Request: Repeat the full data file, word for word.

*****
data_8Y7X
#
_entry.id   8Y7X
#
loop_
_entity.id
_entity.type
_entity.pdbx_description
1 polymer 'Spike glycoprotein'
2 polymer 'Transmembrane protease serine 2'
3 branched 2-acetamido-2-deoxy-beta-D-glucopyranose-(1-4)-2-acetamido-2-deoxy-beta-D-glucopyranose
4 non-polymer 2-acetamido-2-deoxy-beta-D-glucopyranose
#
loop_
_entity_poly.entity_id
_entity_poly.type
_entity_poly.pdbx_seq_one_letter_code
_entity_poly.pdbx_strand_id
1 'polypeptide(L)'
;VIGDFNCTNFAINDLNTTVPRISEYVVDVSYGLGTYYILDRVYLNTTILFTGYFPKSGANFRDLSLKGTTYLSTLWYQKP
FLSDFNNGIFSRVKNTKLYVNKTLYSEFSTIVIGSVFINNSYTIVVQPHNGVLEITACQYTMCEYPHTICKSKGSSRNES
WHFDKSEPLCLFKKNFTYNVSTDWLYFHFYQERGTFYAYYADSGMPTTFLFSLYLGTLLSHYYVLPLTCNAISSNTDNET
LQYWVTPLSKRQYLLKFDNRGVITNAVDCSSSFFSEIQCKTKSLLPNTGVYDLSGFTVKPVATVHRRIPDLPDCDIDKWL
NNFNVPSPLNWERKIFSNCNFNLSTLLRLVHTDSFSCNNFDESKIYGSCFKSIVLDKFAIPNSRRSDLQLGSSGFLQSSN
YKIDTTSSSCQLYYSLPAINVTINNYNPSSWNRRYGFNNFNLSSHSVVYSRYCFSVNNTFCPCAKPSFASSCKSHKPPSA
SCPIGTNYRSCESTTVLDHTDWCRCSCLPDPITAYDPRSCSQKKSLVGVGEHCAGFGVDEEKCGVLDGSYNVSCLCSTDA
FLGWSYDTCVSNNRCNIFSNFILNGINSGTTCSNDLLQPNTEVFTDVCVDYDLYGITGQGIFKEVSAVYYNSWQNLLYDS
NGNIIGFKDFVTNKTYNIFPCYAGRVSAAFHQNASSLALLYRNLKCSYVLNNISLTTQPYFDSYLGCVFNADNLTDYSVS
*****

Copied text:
data_8Y7X
#
_entry.id   8Y7X
#
loop_
_entity.id
_entity.type
_entity.pdbx_description
1 polymer 'Spike glycoprotein'
2 polymer 'Transmembrane protease serine 2'
3 branched 2-acetamido-2-deoxy-beta-D-glucopyranose-(1-4)-2-acetamido-2-deoxy-beta-D-glucopyranose
4 non-polymer 2-acetamido-2-deoxy-beta-D-glucopyranose
#
loop_
_entity_poly.entity_id
_entity_poly.type
_entity_poly.pdbx_seq_one_letter_code
_entity_poly.pdbx_strand_id
1 'polypeptide(L)'
;VIGDFNCTNFAINDLNTTVPRISEYVVDVSYGLGTYYILDRVYLNTTILFTGYFPKSGANFRDLSLKGTTYLSTLWYQKP
FLSDFNNGIFSRVKNTKLYVNKTLYSEFSTIVIGSVFINNSYTIVVQPHNGVLEITACQYTMCEYPHTICKSKGSSRNES
WHFDKSEPLCLFKKNFTYNVSTDWLYFHFYQERGTFYAYYADSGMPTTFLFSLYLGTLLSHYYVLPLTCNAISSNTDNET
LQYWVTPLSKRQYLLKFDNRGVITNAVDCSSSFFSEIQCKTKSLLPNTGVYDLSGFTVKPVATVHRRIPDLPDCDIDKWL
NNFNVPSPLNWERKIFSNCNFNLSTLLRLVHTDSFSCNNFDESKIYGSCFKSIVLDKFAIPNSRRSDLQLGSSGFLQSSN
YKIDTTSSSCQLYYSLPAINVTINNYNPSSWNRRYGFNNFNLSSHSVVYSRYCFSVNNTFCPCAKPSFASSCKSHKPPSA
SCPIGTNYRSCESTTVLDHTDWCRCSCLPDPITAYDPRSCSQKKSLVGVGEHCAGFGVDEEKCGVLDGSYNVSCLCSTDA
FLGWSYDTCVSNNRCNIFSNFILNGINSGTTCSNDLLQPNTEVFTDVCVDYDLYGITGQGIFKEVSAVYYNSWQNLLYDS
NGNIIGFKDFVTNKTYNIFPCYAGRVSAAFHQNASSLALLYRNLKCSYVLNNISLTTQPYFDSYLGCVFNADNLTDYSVS